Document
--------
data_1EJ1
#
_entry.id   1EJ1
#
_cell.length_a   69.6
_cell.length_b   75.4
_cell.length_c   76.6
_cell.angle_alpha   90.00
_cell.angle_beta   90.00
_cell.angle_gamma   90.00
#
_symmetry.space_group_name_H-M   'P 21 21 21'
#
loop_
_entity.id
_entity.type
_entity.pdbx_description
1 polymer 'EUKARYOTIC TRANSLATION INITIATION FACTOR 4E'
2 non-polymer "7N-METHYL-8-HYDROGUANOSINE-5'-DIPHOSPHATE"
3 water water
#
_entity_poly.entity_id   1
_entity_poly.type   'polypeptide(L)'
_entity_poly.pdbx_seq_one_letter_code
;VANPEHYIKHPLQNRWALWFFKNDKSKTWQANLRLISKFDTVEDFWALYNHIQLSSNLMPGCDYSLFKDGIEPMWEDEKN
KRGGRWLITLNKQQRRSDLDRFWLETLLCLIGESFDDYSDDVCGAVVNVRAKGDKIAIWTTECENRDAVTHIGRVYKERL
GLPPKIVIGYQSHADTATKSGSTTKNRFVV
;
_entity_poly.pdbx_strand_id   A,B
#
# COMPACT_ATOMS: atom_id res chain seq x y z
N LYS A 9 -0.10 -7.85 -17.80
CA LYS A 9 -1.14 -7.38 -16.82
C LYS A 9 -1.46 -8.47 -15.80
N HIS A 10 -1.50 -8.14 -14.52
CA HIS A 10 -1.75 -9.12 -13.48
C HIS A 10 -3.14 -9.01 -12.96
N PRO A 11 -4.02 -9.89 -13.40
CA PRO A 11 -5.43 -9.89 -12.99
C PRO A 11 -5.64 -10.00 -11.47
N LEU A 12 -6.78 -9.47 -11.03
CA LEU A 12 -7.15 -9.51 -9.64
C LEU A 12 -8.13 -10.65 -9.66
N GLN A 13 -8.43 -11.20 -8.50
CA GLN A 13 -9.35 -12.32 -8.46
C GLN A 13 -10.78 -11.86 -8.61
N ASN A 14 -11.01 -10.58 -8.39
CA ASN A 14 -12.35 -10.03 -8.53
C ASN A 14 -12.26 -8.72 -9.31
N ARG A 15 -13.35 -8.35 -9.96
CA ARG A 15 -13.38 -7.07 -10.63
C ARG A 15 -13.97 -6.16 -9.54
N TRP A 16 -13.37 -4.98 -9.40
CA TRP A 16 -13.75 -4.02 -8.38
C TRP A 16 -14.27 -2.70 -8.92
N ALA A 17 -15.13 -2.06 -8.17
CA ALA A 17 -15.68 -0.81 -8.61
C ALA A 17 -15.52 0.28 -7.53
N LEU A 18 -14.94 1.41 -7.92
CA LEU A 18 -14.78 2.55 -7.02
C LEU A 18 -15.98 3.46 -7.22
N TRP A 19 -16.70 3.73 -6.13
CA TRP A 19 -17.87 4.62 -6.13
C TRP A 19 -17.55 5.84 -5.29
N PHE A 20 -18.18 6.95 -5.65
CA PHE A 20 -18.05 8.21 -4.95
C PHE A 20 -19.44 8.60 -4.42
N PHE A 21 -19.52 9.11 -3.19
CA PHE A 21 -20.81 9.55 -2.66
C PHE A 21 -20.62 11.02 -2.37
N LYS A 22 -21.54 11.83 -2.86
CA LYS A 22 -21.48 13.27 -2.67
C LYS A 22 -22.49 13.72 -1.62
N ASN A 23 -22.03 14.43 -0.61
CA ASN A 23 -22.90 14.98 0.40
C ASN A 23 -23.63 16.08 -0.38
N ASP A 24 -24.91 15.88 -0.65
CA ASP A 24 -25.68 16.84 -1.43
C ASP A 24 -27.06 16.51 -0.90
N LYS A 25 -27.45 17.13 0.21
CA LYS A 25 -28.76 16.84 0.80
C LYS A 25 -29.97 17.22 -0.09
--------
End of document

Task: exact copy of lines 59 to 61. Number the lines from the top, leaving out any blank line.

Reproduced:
N LEU A 18 -14.94 1.41 -7.92
CA LEU A 18 -14.78 2.55 -7.02
C LEU A 18 -15.98 3.46 -7.22